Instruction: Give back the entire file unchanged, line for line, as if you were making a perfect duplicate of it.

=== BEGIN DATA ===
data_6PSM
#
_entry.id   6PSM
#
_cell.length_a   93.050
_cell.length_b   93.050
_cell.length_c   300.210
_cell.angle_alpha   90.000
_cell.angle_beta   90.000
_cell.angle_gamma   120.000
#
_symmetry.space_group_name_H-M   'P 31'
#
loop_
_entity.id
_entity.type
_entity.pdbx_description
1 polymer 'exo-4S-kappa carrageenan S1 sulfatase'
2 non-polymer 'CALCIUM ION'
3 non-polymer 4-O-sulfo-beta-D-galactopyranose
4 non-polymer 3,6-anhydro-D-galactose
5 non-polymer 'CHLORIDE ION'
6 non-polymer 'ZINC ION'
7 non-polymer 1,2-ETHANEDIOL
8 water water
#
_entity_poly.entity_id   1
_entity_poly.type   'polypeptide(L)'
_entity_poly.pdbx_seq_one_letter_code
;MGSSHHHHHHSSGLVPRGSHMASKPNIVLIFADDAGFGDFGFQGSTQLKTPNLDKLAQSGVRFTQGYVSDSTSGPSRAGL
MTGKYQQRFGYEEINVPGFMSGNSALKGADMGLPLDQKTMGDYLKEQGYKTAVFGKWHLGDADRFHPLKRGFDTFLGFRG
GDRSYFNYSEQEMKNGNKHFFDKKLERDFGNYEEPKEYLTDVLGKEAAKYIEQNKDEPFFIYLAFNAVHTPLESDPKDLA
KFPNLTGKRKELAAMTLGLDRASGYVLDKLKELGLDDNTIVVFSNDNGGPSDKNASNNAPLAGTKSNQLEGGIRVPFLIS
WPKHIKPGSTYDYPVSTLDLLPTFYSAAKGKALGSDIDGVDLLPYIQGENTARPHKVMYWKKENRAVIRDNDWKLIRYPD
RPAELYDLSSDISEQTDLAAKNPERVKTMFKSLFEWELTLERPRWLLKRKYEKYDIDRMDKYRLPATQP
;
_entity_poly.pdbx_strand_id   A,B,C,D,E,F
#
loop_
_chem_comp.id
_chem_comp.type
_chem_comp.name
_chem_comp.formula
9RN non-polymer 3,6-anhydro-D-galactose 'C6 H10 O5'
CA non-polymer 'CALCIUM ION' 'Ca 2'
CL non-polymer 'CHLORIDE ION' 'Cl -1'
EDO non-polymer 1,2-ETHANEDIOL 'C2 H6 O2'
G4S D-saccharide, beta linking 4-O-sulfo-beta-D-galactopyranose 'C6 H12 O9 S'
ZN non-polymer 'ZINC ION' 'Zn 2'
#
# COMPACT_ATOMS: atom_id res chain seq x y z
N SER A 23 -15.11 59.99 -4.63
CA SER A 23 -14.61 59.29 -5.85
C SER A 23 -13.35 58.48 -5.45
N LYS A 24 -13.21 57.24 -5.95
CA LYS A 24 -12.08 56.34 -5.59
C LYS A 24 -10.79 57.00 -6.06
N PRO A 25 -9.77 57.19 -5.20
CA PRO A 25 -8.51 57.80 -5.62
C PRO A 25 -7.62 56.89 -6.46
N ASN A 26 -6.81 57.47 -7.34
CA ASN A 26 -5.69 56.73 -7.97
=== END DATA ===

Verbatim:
data_6PSM
#
_entry.id   6PSM
#
_cell.length_a   93.050
_cell.length_b   93.050
_cell.length_c   300.210
_cell.angle_alpha   90.000
_cell.angle_beta   90.000
_cell.angle_gamma   120.000
#
_symmetry.space_group_name_H-M   'P 31'
#
loop_
_entity.id
_entity.type
_entity.pdbx_description
1 polymer 'exo-4S-kappa carrageenan S1 sulfatase'
2 non-polymer 'CALCIUM ION'
3 non-polymer 4-O-sulfo-beta-D-galactopyranose
4 non-polymer 3,6-anhydro-D-galactose
5 non-polymer 'CHLORIDE ION'
6 non-polymer 'ZINC ION'
7 non-polymer 1,2-ETHANEDIOL
8 water water
#
_entity_poly.entity_id   1
_entity_poly.type   'polypeptide(L)'
_entity_poly.pdbx_seq_one_letter_code
;MGSSHHHHHHSSGLVPRGSHMASKPNIVLIFADDAGFGDFGFQGSTQLKTPNLDKLAQSGVRFTQGYVSDSTSGPSRAGL
MTGKYQQRFGYEEINVPGFMSGNSALKGADMGLPLDQKTMGDYLKEQGYKTAVFGKWHLGDADRFHPLKRGFDTFLGFRG
GDRSYFNYSEQEMKNGNKHFFDKKLERDFGNYEEPKEYLTDVLGKEAAKYIEQNKDEPFFIYLAFNAVHTPLESDPKDLA
KFPNLTGKRKELAAMTLGLDRASGYVLDKLKELGLDDNTIVVFSNDNGGPSDKNASNNAPLAGTKSNQLEGGIRVPFLIS
WPKHIKPGSTYDYPVSTLDLLPTFYSAAKGKALGSDIDGVDLLPYIQGENTARPHKVMYWKKENRAVIRDNDWKLIRYPD
RPAELYDLSSDISEQTDLAAKNPERVKTMFKSLFEWELTLERPRWLLKRKYEKYDIDRMDKYRLPATQP
;
_entity_poly.pdbx_strand_id   A,B,C,D,E,F
#
loop_
_chem_comp.id
_chem_comp.type
_chem_comp.name
_chem_comp.formula
9RN non-polymer 3,6-anhydro-D-galactose 'C6 H10 O5'
CA non-polymer 'CALCIUM ION' 'Ca 2'
CL non-polymer 'CHLORIDE ION' 'Cl -1'
EDO non-polymer 1,2-ETHANEDIOL 'C2 H6 O2'
G4S D-saccharide, beta linking 4-O-sulfo-beta-D-galactopyranose 'C6 H12 O9 S'
ZN non-polymer 'ZINC ION' 'Zn 2'
#
# COMPACT_ATOMS: atom_id res chain seq x y z
N SER A 23 -15.11 59.99 -4.63
CA SER A 23 -14.61 59.29 -5.85
C SER A 23 -13.35 58.48 -5.45
N LYS A 24 -13.21 57.24 -5.95
CA LYS A 24 -12.08 56.34 -5.59
C LYS A 24 -10.79 57.00 -6.06
N PRO A 25 -9.77 57.19 -5.20
CA PRO A 25 -8.51 57.80 -5.62
C PRO A 25 -7.62 56.89 -6.46
N ASN A 26 -6.81 57.47 -7.34
CA ASN A 26 -5.69 56.73 -7.97